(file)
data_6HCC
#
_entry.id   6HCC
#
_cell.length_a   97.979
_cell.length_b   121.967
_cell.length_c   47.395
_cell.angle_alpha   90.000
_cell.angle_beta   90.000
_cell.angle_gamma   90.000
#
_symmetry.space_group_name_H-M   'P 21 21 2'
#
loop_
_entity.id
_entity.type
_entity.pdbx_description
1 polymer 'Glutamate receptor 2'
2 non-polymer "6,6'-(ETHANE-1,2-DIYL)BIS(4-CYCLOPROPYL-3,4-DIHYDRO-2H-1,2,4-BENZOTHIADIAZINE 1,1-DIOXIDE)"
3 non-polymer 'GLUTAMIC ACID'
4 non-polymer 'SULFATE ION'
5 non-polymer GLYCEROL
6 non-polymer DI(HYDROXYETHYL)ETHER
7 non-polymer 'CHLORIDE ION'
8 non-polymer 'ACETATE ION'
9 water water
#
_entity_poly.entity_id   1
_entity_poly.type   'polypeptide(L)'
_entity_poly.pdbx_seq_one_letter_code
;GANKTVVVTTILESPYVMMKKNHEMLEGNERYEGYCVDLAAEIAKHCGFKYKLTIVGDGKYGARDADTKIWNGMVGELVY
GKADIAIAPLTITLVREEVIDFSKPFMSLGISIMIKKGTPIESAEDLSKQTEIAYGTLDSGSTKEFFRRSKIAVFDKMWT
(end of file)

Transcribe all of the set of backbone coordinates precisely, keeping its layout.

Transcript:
data_6HCC
#
_entry.id   6HCC
#
_cell.length_a   97.979
_cell.length_b   121.967
_cell.length_c   47.395
_cell.angle_alpha   90.000
_cell.angle_beta   90.000
_cell.angle_gamma   90.000
#
_symmetry.space_group_name_H-M   'P 21 21 2'
#
loop_
_entity.id
_entity.type
_entity.pdbx_description
1 polymer 'Glutamate receptor 2'
2 non-polymer "6,6'-(ETHANE-1,2-DIYL)BIS(4-CYCLOPROPYL-3,4-DIHYDRO-2H-1,2,4-BENZOTHIADIAZINE 1,1-DIOXIDE)"
3 non-polymer 'GLUTAMIC ACID'
4 non-polymer 'SULFATE ION'
5 non-polymer GLYCEROL
6 non-polymer DI(HYDROXYETHYL)ETHER
7 non-polymer 'CHLORIDE ION'
8 non-polymer 'ACETATE ION'
9 water water
#
_entity_poly.entity_id   1
_entity_poly.type   'polypeptide(L)'
_entity_poly.pdbx_seq_one_letter_code
;GANKTVVVTTILESPYVMMKKNHEMLEGNERYEGYCVDLAAEIAKHCGFKYKLTIVGDGKYGARDADTKIWNGMVGELVY
GKADIAIAPLTITLVREEVIDFSKPFMSLGISIMIKKGTPIESAEDLSKQTEIAYGTLDSGSTKEFFRRSKIAVFDKMWT